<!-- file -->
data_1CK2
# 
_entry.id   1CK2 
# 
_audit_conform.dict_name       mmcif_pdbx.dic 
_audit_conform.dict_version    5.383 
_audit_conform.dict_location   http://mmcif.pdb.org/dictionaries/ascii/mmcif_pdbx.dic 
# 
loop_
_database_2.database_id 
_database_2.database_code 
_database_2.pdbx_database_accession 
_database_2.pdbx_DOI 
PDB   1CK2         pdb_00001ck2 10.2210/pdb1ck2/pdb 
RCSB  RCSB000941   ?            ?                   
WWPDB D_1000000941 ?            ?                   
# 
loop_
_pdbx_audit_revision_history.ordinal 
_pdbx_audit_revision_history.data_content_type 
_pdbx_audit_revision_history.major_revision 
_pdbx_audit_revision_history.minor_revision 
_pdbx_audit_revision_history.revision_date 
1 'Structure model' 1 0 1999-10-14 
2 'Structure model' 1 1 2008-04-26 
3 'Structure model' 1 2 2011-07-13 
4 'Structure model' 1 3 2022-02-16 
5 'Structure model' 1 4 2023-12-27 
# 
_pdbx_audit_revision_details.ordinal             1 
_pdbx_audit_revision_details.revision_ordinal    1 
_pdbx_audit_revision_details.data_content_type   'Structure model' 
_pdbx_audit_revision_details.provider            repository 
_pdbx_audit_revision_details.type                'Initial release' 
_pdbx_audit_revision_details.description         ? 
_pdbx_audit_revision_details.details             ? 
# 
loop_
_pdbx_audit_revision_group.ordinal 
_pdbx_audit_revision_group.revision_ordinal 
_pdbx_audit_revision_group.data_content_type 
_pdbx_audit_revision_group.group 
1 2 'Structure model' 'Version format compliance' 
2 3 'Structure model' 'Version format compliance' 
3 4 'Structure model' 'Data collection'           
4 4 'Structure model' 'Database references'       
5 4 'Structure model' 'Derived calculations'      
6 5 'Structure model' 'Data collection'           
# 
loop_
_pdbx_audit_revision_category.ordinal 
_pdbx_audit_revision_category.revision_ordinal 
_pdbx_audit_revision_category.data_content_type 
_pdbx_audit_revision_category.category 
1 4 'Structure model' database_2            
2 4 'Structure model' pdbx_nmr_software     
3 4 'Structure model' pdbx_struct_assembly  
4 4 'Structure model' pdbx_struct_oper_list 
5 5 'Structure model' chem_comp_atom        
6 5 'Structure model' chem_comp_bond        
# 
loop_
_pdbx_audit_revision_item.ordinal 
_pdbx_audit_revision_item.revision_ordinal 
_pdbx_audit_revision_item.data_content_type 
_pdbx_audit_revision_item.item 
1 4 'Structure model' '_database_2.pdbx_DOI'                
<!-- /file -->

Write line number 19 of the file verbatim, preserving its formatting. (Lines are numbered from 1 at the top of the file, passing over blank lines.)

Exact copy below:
_pdbx_audit_revision_history.ordinal 